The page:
During the early days of New Order, the band didn’t have the blessing of time to organically create their identity through numerous years of creative building. They were suffocated in claustrophobic attention following the tragic demise of Joy Division, desperately attempting to shake off an unwanted tag.
From the beginning, there was pressure on New Order to show that they were their own entity and not just a Joy Division tribute act sans Ian Curtis. Their name couldn’t have made it any clearer from the off that they were seeking a fresh chapter, and their live shows offered the group the perfect opportunity to clean the slate by showing off their new personality.
When Ian Curtis died in May 1980, his Joy Division bandmates were stung by grief. However, they didn’t know anything else but music, and just two months after his passing, they made their live debut at Manchester’s Beach Club. Immediately they were the most talked about band in Britain, and the sense of intrigue was palpable. Less than a year after their first performance, New Order headlined the Pyramid Stage at Glastonbury – but it took them a while to shake off their attachment to Joy Division and get the respect they deserved in their own right.
Their debut album, Movement, proved that New Order were worthy of standing on their own two feet as they lunged at full speed out of the shadows. It would have been easier for them to replicate Joy Division; however, they bravely forged a whole new sound all over again. No track is a better signifier of their evolution than the joyous, serotonin inducing ‘Temptation’, a number that couldn’t sit further away from Joy Division’s sonic landscape with Peter Hook’s blistering bassline the only commonality. It carved out the archetypal New Order sound, and they’ve never played any other song in their repertoire live on more occasions. No matter where they are in the world, it always goes down a treat no matter what city they find themselves in.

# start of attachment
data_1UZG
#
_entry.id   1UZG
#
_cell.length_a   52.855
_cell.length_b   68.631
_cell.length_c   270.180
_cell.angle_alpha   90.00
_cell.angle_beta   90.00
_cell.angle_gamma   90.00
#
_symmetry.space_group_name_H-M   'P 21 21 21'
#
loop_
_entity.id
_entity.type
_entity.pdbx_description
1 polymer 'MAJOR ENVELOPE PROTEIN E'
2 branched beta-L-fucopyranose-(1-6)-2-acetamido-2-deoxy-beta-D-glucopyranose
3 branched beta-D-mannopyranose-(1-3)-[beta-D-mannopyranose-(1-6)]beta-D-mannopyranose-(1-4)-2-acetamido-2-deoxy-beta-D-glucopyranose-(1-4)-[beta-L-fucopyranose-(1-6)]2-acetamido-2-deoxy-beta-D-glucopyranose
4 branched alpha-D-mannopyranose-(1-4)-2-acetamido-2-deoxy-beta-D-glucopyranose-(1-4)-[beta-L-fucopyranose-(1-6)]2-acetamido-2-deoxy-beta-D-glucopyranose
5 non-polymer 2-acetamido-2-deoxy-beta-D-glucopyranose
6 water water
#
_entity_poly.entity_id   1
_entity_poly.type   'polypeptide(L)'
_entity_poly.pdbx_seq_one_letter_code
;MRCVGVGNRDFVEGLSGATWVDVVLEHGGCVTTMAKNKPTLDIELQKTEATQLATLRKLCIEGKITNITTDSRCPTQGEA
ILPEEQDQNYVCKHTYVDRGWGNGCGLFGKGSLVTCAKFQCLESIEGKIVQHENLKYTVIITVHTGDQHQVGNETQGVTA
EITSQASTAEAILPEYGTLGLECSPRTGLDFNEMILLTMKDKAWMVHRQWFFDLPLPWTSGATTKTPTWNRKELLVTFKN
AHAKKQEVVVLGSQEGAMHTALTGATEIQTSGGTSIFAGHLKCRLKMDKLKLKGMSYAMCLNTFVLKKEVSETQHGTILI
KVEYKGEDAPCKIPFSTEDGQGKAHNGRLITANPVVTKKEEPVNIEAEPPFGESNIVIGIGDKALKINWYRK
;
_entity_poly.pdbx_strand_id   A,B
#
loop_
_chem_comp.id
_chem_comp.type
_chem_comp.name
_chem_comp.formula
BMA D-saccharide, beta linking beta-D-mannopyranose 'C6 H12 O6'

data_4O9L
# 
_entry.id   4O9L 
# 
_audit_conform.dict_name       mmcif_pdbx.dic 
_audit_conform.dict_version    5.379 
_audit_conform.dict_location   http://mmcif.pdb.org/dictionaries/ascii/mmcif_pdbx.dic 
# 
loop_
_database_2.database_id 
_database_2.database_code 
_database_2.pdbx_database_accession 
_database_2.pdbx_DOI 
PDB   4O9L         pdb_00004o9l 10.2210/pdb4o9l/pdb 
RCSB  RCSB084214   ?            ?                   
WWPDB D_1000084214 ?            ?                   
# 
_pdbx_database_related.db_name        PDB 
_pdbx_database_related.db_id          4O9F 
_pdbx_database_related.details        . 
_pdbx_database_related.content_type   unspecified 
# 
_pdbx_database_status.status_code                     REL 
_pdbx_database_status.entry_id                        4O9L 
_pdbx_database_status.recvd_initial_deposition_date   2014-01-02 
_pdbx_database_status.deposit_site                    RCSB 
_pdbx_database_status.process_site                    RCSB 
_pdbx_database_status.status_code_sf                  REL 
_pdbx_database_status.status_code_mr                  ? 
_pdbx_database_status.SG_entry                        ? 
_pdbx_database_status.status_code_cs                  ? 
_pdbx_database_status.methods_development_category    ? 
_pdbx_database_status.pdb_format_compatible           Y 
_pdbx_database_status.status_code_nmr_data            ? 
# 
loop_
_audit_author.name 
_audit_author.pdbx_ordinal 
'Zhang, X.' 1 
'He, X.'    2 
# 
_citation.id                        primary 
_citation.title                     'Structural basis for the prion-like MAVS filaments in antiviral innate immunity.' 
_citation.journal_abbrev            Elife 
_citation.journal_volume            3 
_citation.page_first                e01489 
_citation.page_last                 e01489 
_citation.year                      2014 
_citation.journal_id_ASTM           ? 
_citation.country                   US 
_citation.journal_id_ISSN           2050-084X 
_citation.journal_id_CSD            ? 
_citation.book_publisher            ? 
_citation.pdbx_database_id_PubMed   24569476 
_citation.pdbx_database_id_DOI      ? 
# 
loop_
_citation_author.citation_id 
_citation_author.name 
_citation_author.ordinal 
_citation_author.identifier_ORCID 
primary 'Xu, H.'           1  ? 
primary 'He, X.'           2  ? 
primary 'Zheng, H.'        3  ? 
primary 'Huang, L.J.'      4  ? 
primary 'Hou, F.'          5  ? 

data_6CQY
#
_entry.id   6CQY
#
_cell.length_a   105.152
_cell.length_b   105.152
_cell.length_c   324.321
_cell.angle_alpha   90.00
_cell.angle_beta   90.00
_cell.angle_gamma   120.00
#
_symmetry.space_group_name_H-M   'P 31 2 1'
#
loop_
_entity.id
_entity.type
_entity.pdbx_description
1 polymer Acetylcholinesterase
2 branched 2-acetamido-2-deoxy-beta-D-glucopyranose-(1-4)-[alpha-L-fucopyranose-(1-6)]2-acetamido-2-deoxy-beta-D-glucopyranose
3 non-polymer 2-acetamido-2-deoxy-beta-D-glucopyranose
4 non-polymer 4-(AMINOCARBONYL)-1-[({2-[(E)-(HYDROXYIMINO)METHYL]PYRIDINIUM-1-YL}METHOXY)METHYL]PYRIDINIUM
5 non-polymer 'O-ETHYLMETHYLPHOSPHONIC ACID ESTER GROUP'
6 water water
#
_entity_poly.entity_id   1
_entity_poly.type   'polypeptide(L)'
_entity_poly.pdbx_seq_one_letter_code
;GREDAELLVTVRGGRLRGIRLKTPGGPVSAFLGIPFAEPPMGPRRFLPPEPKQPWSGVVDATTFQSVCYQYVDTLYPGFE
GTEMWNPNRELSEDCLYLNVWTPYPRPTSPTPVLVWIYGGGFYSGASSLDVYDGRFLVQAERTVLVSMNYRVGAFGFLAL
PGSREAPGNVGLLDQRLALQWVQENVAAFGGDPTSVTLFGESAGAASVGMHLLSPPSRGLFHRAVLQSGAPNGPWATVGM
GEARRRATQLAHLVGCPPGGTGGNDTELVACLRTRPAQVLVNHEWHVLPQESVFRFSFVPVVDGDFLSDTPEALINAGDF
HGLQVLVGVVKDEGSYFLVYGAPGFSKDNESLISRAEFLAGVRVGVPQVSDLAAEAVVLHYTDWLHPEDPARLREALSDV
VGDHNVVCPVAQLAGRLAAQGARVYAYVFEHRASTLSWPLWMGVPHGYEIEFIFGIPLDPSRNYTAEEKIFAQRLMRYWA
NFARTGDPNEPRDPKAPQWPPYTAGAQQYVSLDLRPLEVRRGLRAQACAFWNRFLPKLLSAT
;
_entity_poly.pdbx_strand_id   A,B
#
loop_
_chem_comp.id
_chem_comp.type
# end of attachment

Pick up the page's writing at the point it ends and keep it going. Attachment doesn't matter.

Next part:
“‘Temptation’ is a song that showcases every element of New Order as a band,” Peter Hook once remarked. He added: “That’s another one that always goes down a storm when played live.”
Meanwhile, Bernard Sumner once revealed to Mojo it’s his favourite New Order song. He commented: “It’s got a spirituality to it. It’s really uplifting without actually getting a specific message across. It was interesting to see that you could do that while, at the time, being fairly abstract. I struggled with the literalness of my lyrics in the early days. I didn’t want to expose my inner feelings to the general public”.
As it was the one track that fans principally wanted to see during their early performances, New Order saved it until last in their set and occasionally decided to have some fun at the expense of their audience. During concerts, New Order can play ‘Temptation‘ for up to ten minutes, and it’s always a moment to remember. However, during their early shows, often they’d abruptly walk offstage towards the end of the number, while a sequencer and drum machine played out the rest of the track while the crowd stood there bemused at the empty stage.
This trick left the audience pining for more and helped those early New Order gigs become notorious. In 1981, the technology they were using was already ahead of its time, and this move was unprecedented. It ended the concerts under a cloud of mystery, an emotion which New Order desired to accomplish. The stunt got people talking about the present rather than staying glued to yesterday, and New Order became the name on everybody’s lips rather than Joy Division.